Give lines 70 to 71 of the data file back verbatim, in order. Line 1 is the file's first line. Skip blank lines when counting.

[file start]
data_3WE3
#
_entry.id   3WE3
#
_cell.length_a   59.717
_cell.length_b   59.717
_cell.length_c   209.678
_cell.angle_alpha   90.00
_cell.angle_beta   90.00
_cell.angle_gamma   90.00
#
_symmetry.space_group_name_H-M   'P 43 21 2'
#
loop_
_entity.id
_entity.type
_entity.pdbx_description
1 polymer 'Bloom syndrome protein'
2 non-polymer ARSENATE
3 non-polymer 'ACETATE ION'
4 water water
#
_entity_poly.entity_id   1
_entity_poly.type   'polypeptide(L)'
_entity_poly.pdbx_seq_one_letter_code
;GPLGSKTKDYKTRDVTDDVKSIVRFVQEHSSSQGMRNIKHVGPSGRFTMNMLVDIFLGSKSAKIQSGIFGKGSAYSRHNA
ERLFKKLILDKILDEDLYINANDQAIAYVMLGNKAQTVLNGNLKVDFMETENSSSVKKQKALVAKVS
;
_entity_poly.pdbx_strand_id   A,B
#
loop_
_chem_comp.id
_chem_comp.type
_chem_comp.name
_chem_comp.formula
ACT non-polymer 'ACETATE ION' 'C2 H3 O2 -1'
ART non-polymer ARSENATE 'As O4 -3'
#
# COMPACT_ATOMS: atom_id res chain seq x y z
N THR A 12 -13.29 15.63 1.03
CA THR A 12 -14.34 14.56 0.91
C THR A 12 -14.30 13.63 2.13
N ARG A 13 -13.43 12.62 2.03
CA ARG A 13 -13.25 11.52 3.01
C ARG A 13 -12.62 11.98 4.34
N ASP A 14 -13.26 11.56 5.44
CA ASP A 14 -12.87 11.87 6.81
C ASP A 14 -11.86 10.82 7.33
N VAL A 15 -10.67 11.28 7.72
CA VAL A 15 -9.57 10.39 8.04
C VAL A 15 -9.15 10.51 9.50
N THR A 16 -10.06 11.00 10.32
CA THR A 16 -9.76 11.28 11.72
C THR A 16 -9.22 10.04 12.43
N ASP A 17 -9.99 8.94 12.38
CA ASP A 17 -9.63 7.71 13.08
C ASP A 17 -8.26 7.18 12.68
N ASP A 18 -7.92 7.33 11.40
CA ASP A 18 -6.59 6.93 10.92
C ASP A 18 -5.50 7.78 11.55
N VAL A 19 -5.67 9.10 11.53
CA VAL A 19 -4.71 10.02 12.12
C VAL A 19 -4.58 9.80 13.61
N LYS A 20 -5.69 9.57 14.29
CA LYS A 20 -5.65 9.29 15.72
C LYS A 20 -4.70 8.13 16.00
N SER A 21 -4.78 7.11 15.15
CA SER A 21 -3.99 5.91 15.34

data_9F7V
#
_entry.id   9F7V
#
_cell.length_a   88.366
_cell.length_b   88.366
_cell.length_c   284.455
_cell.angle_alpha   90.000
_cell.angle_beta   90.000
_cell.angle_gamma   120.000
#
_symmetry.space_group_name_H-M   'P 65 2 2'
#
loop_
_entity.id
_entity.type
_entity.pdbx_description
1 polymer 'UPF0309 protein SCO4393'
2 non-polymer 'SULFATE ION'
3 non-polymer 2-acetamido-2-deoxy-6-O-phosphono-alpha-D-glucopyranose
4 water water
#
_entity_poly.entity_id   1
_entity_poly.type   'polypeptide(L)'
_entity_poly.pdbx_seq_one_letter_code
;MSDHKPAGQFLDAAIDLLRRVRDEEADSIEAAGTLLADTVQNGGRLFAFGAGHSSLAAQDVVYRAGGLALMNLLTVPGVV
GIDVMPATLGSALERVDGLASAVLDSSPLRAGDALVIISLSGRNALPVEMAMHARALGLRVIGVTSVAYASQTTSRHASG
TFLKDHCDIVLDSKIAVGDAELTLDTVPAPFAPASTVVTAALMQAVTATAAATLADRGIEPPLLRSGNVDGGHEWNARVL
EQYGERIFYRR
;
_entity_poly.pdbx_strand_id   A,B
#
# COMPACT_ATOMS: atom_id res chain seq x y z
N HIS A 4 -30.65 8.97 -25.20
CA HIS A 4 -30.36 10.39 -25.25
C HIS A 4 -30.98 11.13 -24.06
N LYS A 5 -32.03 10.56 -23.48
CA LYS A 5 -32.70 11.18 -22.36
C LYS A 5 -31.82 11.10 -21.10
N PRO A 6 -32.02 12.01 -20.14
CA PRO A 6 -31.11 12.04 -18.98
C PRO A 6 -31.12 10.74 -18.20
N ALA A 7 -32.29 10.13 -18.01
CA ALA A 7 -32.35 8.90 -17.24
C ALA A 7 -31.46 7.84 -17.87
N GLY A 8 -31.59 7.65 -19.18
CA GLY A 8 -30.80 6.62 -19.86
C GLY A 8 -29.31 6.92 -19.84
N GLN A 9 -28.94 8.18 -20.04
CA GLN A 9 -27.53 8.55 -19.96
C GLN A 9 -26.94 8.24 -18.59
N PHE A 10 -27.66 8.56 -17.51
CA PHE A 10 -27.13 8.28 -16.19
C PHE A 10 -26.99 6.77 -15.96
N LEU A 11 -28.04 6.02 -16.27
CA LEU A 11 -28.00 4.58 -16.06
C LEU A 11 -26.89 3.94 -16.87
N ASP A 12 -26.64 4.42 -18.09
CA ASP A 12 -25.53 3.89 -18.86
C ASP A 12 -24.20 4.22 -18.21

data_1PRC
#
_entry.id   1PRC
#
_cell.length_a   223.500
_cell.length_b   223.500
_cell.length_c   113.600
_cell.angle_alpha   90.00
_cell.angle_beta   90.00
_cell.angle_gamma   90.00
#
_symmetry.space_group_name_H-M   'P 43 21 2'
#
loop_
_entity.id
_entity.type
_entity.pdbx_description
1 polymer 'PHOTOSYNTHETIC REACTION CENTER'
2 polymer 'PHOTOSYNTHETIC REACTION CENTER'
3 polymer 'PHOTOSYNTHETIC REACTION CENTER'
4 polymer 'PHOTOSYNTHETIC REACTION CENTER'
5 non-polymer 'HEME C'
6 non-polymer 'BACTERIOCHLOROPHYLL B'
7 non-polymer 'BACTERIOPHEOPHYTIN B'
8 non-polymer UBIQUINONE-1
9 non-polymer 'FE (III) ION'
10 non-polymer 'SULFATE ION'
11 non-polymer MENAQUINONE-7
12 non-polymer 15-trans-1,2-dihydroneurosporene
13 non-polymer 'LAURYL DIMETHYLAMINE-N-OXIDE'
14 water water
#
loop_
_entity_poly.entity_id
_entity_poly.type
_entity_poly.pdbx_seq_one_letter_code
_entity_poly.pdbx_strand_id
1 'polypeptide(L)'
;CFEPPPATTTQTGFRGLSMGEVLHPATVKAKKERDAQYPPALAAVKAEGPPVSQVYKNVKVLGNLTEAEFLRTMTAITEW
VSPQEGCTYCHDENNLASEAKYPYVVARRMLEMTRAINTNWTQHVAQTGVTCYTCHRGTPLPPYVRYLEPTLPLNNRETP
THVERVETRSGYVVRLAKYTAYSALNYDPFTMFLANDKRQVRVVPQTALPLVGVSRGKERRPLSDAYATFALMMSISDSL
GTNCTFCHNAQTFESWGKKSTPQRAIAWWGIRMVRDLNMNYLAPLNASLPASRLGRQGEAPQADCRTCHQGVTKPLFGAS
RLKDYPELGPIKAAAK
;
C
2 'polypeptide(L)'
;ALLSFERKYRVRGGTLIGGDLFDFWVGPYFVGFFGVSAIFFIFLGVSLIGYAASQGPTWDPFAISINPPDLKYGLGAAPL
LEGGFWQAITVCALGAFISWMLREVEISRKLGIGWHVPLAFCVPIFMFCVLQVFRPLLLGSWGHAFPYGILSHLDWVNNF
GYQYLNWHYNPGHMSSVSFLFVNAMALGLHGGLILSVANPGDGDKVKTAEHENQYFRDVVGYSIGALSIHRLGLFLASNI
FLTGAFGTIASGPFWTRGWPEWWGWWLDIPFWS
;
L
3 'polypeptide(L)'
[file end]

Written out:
#
_entry.id   9F7V